A nutritious diet, physical activity, social engagement and mentally stimulating pursuits all can help people stay healthy. New research suggests these acticities also might help to reduce the risk of cognitive decline and Alzheimer’s disease. Scientists are investigating associations between cognitive decline and vascular and metabolic conditions such as heart disease, stroke, high blood pressure, diabetes and obesity. Understanding these relationships and testing them in clinical trials may determine whether reducing risk factors for these diseases helps with Alzheimer’s as well.

How Doctors Diagnose Alzheimer’s


Alzheimer’s disease can be definitively diagnosed only after death by linking its clinical course with an examination of brain tissue and pathology in an autopsy.  Doctors now have several methods and tools to help them determine fairly accurately whether a person who is having memory problems has “possible Alzheimer’s disease” (dementia may be due to another cause) or “probable Alzheimer’s disease” (no other cause for dementia can be found). To diagnose Alzheimer’s, doctors:

  • Ask questions about the person’s overall health, past medical problems, ability to carry out daily activities, and changes in behavior and personality.
  • Conduct tests of memory, problem solving, attention, counting, and language.
  • Carry out medical tests, such as tests of blood, urine, or spinal fluid.
  • Perform brain scans, such as computerized tomography (CT) or magnetic resonance imaging (MRI).

These tests may be repeated to give doctors information about how the person’s memory is changing over time.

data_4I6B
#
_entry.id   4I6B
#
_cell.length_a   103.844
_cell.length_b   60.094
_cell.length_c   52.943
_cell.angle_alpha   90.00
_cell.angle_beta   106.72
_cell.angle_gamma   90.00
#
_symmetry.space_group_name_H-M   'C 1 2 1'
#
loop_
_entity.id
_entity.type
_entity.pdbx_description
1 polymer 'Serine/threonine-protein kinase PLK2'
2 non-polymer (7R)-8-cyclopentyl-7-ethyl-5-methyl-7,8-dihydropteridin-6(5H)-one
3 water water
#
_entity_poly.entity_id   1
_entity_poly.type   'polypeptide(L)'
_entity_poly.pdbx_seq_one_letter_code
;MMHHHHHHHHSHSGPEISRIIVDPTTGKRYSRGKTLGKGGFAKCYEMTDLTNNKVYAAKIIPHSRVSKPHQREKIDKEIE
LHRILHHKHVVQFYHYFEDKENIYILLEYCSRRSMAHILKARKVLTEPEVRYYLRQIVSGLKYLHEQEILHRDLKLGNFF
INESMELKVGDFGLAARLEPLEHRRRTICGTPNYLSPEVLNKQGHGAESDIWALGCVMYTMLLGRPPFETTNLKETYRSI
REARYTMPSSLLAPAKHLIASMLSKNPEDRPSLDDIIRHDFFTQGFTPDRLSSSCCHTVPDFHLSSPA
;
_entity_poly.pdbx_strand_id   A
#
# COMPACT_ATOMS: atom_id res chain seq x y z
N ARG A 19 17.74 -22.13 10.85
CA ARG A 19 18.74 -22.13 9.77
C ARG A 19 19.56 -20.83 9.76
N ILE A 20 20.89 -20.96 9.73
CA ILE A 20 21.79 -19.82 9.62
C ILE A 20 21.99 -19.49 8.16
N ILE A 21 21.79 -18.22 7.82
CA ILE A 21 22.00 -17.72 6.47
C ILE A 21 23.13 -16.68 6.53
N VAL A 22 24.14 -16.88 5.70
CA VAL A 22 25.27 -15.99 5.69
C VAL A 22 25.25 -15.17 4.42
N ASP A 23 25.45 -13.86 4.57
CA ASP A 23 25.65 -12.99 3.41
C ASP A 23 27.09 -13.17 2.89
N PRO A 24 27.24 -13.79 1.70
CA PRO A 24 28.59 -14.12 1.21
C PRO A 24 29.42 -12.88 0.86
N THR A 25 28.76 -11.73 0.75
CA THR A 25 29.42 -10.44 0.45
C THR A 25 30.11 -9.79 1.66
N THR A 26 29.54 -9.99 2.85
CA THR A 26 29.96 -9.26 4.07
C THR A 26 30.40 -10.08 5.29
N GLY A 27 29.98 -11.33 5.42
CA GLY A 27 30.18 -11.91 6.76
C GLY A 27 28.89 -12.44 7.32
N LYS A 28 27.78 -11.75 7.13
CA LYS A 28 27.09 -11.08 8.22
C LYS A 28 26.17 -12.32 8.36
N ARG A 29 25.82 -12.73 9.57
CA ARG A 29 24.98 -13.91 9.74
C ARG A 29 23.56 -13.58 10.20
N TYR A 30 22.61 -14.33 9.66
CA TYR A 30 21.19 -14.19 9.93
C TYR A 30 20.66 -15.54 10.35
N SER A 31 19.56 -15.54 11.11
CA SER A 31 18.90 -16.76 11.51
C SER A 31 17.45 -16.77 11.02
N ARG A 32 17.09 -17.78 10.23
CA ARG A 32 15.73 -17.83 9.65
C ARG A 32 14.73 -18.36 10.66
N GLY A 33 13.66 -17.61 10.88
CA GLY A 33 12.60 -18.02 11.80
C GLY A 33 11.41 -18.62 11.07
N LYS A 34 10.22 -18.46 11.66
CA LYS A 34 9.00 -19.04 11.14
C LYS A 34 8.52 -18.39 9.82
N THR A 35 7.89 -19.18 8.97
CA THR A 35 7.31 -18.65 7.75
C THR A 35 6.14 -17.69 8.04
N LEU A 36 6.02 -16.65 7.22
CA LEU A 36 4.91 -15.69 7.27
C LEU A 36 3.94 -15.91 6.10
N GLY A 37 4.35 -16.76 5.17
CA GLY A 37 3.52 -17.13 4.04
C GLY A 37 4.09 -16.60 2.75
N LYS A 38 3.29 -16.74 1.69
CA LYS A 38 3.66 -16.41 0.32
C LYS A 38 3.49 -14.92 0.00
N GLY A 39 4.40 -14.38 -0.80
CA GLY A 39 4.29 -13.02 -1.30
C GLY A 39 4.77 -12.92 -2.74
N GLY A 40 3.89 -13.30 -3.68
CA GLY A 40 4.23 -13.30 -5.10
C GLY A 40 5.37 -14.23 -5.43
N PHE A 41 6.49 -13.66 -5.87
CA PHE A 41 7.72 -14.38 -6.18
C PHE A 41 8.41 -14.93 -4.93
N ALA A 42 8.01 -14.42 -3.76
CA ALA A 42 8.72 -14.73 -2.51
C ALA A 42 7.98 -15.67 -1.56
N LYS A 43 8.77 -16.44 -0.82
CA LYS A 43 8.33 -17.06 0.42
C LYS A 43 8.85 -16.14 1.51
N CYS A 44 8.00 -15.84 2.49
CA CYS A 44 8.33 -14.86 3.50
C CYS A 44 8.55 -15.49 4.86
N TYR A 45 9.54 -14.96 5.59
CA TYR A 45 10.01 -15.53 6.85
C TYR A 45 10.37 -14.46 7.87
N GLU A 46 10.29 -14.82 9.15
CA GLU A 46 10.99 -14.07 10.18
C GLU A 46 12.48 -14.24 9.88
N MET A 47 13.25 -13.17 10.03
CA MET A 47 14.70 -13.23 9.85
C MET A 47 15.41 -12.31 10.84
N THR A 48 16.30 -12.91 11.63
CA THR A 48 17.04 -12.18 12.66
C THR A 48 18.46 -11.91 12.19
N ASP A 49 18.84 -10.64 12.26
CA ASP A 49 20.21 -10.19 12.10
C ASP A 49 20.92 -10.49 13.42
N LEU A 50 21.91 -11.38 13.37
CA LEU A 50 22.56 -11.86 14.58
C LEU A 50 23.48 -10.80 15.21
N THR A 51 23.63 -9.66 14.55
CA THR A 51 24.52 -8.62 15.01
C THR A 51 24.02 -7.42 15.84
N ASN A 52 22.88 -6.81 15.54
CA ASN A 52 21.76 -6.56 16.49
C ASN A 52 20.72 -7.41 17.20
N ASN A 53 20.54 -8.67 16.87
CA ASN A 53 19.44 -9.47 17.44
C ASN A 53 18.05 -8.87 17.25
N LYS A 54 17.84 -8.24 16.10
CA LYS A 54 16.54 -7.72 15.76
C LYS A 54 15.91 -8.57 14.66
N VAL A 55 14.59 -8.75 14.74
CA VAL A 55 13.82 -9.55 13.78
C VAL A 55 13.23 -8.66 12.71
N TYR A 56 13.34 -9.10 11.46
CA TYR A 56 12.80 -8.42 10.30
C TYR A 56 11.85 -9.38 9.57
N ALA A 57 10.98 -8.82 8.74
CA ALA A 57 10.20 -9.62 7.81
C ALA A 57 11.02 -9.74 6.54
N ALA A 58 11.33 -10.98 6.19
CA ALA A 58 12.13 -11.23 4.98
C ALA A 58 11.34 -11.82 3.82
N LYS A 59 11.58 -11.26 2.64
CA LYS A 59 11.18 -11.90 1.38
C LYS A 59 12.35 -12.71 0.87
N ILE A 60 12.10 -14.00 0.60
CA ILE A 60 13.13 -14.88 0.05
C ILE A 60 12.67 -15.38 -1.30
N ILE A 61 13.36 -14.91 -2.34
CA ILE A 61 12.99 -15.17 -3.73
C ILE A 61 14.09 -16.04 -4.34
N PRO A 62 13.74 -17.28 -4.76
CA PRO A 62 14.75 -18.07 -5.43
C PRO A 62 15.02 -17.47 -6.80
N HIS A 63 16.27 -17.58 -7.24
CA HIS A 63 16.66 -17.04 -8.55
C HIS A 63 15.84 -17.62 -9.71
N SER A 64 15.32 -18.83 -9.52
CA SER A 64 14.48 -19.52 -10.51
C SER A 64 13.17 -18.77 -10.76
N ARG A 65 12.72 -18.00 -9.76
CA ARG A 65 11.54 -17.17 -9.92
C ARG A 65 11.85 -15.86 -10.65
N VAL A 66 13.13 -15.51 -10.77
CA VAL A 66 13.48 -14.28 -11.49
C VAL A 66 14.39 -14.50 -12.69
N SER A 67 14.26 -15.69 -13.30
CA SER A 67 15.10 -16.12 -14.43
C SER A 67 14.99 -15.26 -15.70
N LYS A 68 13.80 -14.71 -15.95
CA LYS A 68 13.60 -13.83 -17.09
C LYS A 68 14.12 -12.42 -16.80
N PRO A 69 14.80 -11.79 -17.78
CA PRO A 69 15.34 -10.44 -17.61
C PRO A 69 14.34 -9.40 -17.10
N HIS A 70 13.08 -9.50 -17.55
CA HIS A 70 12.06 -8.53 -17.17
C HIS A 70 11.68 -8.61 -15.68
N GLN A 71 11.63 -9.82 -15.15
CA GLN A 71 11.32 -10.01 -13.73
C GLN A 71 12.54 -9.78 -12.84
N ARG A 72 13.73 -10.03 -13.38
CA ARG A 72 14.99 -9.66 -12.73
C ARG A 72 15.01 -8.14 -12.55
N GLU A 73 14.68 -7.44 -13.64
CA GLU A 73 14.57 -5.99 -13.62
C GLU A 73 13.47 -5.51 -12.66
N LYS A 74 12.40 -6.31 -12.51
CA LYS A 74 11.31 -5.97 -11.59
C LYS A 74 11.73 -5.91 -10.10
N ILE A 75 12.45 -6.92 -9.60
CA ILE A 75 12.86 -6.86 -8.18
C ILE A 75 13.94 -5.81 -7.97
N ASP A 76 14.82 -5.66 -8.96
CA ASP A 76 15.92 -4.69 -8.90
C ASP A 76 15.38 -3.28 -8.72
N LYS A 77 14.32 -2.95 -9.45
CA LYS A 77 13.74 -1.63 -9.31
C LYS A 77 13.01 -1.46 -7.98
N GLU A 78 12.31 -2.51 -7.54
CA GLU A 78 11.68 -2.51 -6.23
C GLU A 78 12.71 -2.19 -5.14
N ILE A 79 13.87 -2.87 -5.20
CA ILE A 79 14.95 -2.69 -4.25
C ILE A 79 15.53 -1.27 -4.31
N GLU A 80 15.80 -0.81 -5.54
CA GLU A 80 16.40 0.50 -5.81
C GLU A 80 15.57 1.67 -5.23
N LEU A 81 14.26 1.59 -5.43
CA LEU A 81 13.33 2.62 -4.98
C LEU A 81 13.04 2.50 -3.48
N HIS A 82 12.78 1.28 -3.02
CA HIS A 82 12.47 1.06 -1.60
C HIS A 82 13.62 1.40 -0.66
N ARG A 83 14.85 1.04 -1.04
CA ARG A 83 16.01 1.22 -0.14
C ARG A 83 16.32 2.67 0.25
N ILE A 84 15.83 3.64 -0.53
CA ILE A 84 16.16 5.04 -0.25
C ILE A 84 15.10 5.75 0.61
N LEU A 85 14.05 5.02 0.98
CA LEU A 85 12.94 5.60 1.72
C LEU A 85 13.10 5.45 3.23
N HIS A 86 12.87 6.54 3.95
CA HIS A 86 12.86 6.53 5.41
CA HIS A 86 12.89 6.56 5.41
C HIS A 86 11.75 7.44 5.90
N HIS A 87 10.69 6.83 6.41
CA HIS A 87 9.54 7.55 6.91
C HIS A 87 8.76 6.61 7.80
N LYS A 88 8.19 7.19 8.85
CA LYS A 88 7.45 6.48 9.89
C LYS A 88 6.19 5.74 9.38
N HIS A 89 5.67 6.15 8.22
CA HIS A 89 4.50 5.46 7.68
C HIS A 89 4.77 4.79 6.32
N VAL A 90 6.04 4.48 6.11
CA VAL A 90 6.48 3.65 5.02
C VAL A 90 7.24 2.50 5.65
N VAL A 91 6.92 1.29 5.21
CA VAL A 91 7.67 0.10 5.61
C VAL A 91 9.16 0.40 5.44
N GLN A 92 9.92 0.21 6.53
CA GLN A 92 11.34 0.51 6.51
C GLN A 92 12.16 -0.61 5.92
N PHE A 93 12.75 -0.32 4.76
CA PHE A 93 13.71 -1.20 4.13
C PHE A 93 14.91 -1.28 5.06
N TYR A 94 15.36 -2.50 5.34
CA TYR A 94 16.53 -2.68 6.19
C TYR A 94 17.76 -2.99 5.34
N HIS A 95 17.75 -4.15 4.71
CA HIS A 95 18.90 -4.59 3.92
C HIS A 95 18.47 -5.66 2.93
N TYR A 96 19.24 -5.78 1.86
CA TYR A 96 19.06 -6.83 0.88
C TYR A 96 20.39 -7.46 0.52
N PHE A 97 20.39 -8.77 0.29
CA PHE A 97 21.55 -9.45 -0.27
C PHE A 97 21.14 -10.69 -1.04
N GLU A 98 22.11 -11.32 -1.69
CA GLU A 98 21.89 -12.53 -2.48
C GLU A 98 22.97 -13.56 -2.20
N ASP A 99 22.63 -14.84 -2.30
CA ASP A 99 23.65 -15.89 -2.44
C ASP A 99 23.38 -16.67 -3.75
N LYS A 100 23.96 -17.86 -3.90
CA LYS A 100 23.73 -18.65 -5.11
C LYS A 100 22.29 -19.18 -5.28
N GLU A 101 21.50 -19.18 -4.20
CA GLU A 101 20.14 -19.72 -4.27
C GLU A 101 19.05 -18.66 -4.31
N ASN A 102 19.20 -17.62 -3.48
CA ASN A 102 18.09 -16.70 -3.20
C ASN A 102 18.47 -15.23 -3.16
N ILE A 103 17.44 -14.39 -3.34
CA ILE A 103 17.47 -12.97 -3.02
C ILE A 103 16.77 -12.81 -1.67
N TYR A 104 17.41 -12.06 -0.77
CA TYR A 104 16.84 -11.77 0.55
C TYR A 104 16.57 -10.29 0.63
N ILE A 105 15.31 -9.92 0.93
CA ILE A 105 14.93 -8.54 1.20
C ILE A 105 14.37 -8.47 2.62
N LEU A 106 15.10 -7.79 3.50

Early Diagnosis Can Prolong Brain Function

Early diagnosis is beneficial for several reasons. Having an early diagnosis and starting treatment in the early stages of the disease can help preserve function for months to years, even though the underlying disease process cannot be changed. Having an early diagnosis also helps families plan for the future, make living arrangements, take care of financial and legal matters, and develop support networks.

What is Alzheimer's disease?  
Common drugs for treating Alzheimer's
Genes offer clues to Alzheimer's disease

Part of a series on understanding and managing Alzheimer's Disease based on editorial content provided by the Alzheimer's Disease Education and Referral (ADEAR) Center and the National Institute on Aging.

National Institutes of Health
By National Institutes of Health

The National Institutes of Health, a part of the U.S. Department of Health and Human Services, is the nation's medical research agency — making important discoveries that improve health and save lives. NIH is the largest single source of financing for medical research in the world, seeking new ways to cure disease, alleviate suffering and prevent illness. By providing the evidence base for health decisions by individuals and their clinicians, NIH is empowering Americans to embrace healthy living through informed decision-making. NIH is made up of 27 institutes and centers, each with a specific research agenda, focusing on stages of life, like aging or child health, or particular diseases or body systems.